Despite the snatch grip deadlift appearing to be technical wizardry, it's an easy maneuver to master as long as you're working within your means.


Start by settling your feet underneath the bar, lining it up over the mid-foot. Your feet shouldn't be quite as wide as squatting width, but they shouldn't be quite as narrow as deadlifting width, either.
You need to give your torso some room, so point your toes out anywhere from ten to twenty degrees. This makes getting into the bottom position easier, which helps keep the lower back rigid.
The Snatch Grip DeadliftThe Snatch Grip Deadlift


Take your grip on the barbell with the same width that you tested into earlier. Along with having a suicide grip on the bar, make sure you lock your elbows.
Think about pulling the bar apart with your hands. This keeps both the elbows and upper back tight. Losing slack in either of these areas is a recipe for hunching over and losing spinal position. It's common to "forget" about the elbows because they're not normally a concern during conventional deadlifts, so make it a point to remind yourself.
The Snatch Grip Deadlift


The feet are in place and the grip is settled. To finish the setup, bend your knees until your shins hit the barbell. Once contact is made, lift your chest and settle the lower back into a neutral position. You're now ready to pull.
The Snatch Grip Deadlift

The Pull

Drive the bar off the ground using your legs. Envision squeezing yourself into the floor. Be sure to keep your back angle constant during the initial leg drive. When the bar passes your knees, drive the hips forward to a strong lockout with tight hips. Remember to slide the barbell up your body. For the sake of your lower back, don't let it float away.
The Snatch Grip Deadlift
As a small aside, be sure to bring your shoulders with you at lockout. If you don't, depending on your grip width, there's a good chance the bar will settle right across your junk. Guys, consider yourselves warned.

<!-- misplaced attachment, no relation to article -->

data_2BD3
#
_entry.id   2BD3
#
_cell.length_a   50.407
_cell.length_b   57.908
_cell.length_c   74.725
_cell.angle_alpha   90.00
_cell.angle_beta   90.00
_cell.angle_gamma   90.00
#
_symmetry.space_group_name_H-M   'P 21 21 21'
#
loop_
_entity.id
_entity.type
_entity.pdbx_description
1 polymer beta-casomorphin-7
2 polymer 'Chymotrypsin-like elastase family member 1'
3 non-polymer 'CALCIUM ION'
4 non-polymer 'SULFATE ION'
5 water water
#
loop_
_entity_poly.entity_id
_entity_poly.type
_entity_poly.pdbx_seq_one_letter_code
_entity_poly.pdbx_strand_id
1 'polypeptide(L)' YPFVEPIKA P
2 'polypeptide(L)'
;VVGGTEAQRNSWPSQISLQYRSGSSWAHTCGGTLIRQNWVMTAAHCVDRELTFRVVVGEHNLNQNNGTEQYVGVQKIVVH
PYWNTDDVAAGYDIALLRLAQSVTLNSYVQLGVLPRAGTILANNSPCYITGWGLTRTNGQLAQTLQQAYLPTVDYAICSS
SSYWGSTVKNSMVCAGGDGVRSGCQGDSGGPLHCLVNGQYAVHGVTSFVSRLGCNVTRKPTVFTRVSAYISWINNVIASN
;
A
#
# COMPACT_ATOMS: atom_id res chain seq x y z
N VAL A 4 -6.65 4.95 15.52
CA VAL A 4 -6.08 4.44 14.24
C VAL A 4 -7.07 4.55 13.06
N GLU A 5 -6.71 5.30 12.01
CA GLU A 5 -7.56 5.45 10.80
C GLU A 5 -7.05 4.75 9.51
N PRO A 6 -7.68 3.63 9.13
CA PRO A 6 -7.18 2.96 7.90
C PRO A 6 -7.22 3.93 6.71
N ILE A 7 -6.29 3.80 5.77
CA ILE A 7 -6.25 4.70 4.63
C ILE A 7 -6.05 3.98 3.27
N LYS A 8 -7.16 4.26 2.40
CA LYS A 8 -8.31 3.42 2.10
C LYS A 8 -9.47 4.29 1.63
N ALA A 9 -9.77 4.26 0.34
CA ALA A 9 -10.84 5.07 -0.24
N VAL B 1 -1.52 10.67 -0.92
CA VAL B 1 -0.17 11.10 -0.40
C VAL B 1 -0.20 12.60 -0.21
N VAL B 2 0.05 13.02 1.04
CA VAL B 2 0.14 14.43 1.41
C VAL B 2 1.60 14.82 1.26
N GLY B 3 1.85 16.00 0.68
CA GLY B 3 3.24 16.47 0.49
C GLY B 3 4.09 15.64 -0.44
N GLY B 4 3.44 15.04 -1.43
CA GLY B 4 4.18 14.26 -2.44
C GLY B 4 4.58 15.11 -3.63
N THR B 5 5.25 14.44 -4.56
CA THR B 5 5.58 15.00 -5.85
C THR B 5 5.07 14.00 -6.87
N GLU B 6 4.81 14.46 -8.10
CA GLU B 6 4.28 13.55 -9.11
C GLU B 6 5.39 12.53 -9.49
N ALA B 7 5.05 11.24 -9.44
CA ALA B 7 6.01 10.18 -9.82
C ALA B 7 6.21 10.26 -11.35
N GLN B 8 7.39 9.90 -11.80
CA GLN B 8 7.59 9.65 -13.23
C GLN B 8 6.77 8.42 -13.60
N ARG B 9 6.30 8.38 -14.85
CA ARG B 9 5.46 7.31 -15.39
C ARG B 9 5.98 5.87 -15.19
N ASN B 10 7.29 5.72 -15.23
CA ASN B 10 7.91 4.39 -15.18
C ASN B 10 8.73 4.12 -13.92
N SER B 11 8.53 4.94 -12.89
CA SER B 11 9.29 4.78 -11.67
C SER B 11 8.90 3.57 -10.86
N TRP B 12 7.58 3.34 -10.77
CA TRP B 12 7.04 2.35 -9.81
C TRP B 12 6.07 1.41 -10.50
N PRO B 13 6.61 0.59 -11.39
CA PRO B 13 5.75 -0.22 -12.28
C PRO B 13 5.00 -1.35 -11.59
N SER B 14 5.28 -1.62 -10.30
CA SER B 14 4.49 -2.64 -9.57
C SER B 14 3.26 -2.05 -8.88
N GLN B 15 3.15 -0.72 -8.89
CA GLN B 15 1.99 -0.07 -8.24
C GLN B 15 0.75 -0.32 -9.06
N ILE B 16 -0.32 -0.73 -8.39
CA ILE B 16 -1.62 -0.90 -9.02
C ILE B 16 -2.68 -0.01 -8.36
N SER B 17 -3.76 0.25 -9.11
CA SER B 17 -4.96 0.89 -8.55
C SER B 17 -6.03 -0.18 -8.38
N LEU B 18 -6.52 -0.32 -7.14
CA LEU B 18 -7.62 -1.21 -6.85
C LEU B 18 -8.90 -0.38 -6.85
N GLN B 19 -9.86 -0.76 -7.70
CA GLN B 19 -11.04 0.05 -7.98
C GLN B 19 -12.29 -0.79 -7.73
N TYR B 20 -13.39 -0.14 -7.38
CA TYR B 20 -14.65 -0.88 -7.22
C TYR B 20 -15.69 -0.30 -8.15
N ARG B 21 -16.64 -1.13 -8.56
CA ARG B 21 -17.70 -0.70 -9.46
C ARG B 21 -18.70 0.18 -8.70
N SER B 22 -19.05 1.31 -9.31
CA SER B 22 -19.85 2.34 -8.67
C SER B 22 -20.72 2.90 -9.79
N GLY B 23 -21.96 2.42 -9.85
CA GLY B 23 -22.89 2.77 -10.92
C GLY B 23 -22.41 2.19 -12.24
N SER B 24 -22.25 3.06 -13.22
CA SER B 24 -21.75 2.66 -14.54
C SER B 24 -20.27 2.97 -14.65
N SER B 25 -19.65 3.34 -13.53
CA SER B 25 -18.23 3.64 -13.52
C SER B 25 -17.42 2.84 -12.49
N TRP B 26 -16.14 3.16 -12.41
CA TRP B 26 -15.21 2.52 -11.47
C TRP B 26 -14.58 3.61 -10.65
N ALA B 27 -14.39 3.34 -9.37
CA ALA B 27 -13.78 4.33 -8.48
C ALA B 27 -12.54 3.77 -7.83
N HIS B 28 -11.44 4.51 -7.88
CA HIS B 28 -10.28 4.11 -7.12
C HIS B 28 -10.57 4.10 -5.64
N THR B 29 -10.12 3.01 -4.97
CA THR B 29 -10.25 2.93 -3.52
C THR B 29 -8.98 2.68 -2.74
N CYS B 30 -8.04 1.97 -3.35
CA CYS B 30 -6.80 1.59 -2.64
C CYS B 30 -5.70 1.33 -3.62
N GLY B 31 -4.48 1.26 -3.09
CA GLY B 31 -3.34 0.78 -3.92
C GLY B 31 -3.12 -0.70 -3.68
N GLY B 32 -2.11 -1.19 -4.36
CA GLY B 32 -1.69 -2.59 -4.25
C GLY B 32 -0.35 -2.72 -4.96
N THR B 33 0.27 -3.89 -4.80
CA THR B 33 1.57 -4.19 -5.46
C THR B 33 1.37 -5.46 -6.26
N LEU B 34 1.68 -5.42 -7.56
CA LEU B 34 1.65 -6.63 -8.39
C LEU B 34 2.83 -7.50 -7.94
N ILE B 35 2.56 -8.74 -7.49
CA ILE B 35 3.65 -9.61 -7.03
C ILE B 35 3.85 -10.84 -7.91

To set the bar down, reverse the directions above, breaking at the hips until the bar reaches the knees. Reposition yourself after each rep to ensure that your back stays in good position.

Programming the Snatch Grip Deadlift

Most people don't like to pull heavy twice in one week, and for good reason. Between the squats and other leg work, the lower back and nervous system can fatigue quickly.
The good news is that snatch grip deadlifts will be anything but "heavy," especially compared to conventional pulls. Approach this exercise with a tortoise mentality. Start at 225 pounds for sets of five.

Cycle #1

The Snatch Grip Deadlift

The purpose of the first cycle is to gradually introduce the snatch grip deadlift and to work on any flexibility issues you may have. Since three weeks of hard training followed by one week of deloading is a common training strategy, that's the format I'm going to use for this example.

Week One

Day 1 (Light day)

ABack squats36
BSnatch grip deadlifts+35
CGlute-ham raises38
DAb wheel rollouts58

Day 2 (Heavy day)

APower cleans*
BConventional deadlifts+23-5**
CGood mornings38
DBulgarian split squats28
DBand hip rotations210

Week Two

Day 1 (Light day)

ABack squats38
BSnatch grip deadlifts+45
CGlute-ham raises310
DAb wheel rollouts510

Day 2 (Heavy day)

APower cleans*
BConventional deadlifts+23-5**
CGood mornings310
DBulgarian split squats210
DBand hip rotations210

Week Three

Day 1 (Light day)

ABack squats310
BSnatch grip deadlifts+55
CGlute-ham raises312
DAb wheel rollouts512

Day 2 (Heavy day)

APower cleans*
BConventional deadlifts+33-5**
CGood mornings312
DBulgarian split squats212
DBand hip rotations310

Week Four (deload)

Day 1 (light day)

ABack squats25
BSnatch grip deadlifts+25
CGlute-ham raises210
DAb wheel rollouts310

Day 2 (Heavy day)

APower cleans*
BConventional deadlifts+2**5
CGood mornings210
DBulgarian split squats110
DBand hip rotations210

Less Reading, More Lifting!

Whether you're interested in strength or size, the snatch grip deadlift is worth the investment. It's a great exercise that can complement and improve a traditional deadlifting program while adding extra mass to the upper back, glutes, and hamstrings.
So man up, work on your mobility, and start gripping the bar wider and wider to master snatch grip pulls from the floor. Just don't complain to me when your friends start making off-color jokes about your newly acquired walk. Of course, once their girlfriends start checking out your beefed-up glute and hamstrings, you might hear a lot less laughing.
Anthony Mychal is an athlete consultant, writer, teacher, and coach. In his free time, he publishes a blog about his musings on athletic preparation at

No comments: